US: CDC Warns People Against Kissing Chickens, Ducks Amid Salmonella Outbreak

The U.S. Centers for Disease Control and Prevention (CDC) wants poultry owners to know that they should refrain from showing affectionate direct contact with feathery friends as salmonella infections rise.

In a recent investigation notice titled Salmonella Outbreaks Linked to Backyard Poultry, the health agency explained that domestic fowl like chickens and ducks can be salmonella carriers, so backyard flock owners should make sure to not “kiss or snuggle” these birds in order to avoid infection.

Salmonella is a bacterium that’s transmitted through faecal-oral contact and often causes food poisoning. Infections in humans typically occur when a person comes into contact with an animal or object that’s been contaminated with fecal matter, according to the CDC.

The way of transmission has also led the CDC to advise people to not eat or drink around backyard poultry because it could be possible for salmonella bacteria to land on food, liquids or packaging, which would likely transmit the illness through someone’s mouth.

As of June 9, 2022, the CDC found there have been 219 salmonella cases in 38 states, which have been linked to backyard poultry.

Of those infections, 27 have resulted in hospitalization and one has resulted in death.

“Illnesses started on dates ranging from February 15, 2022, to May 19, 2022,” the CDC wrote in a Salmonella: Investigation Details report.

The infected parties ranged from age one to 89. Twenty-six per cent were children under the age of five.

“The true number of sick people in an outbreak is likely much higher than the number reported, and the outbreak may not be limited to the states with known illnesses,” the CDC noted. “This is because many people recover without medical care and are not tested for salmonella.”

“In addition, recent illnesses may not yet be reported as it usually takes 2 to 4 weeks to determine if a sick person is part of an outbreak,” the CDC continued.

The CDC says people should immediately wash their hands after touching poultry, eggs or any surface that’s in an area where these birds roam. Tools and supplies that are used to care for poultry should also be sanitized and kept outside the home, including feed containers and shoes.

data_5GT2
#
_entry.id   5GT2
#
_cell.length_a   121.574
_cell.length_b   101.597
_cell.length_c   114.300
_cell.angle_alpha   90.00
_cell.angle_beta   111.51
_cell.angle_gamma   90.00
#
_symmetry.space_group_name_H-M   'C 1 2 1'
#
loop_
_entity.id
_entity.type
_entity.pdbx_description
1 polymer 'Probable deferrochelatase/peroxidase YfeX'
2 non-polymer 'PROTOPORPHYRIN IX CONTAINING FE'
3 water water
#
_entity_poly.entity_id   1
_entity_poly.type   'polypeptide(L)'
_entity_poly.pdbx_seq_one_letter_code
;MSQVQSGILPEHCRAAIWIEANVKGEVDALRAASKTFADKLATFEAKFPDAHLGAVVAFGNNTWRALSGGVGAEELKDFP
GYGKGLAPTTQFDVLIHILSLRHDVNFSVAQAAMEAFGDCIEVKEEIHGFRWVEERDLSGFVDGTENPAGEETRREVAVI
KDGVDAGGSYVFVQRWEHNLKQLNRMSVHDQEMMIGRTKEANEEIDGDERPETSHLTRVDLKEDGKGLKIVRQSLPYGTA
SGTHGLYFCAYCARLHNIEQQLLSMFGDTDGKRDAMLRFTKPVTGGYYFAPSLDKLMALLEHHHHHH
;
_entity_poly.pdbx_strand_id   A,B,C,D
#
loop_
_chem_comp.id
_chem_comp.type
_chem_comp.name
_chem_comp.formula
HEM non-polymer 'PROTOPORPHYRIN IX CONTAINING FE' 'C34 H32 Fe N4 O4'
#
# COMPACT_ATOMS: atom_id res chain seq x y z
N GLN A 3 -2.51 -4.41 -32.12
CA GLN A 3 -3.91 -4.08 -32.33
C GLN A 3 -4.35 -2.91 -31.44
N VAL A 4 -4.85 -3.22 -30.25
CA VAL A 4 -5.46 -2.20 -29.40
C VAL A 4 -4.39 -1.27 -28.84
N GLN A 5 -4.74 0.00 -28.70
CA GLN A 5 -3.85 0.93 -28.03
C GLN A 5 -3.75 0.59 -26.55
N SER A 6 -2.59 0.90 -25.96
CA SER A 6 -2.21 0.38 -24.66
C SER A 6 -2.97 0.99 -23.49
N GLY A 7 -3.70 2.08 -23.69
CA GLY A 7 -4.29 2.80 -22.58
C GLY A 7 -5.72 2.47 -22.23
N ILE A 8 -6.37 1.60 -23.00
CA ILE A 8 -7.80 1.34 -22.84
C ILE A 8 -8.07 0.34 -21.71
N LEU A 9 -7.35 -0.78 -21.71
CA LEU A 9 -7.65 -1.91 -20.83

Children under the age of five should be kept away from chicks, ducklings and other poultry. Older children can be around backyard poultry while under adult supervision, but they should wash their hands after contact, according to the CDC.

For safe egg handling, the CDC says poultry owners should do the following:

Collect eggs often regularly, so they won’t get dirty or break; throw away cracked eggs because salmonella germs can travel inside; rub dirt off eggs with fine sandpaper, a brush or a cloth; avoid washing eggs “because colder water can pull germs into the egg;” refrigerate eggs to slow bacteria growth; and cook eggs until they are firm and reach an internal temperature of 160 degrees Fahrenheit.

“Backyard poultry, like chickens and ducks, can carry salmonella germs even if they look healthy and clean,” the CDC wrote in its investigation notice.

“These germs can easily spread to anything in the areas where the poultry live and roam,” the notice continued. “You can get sick from touching your backyard poultry or anything in their environment and then touching your mouth or food and swallowing salmonella germs.”

The CDC says its salmonella outbreak investigation is still active.

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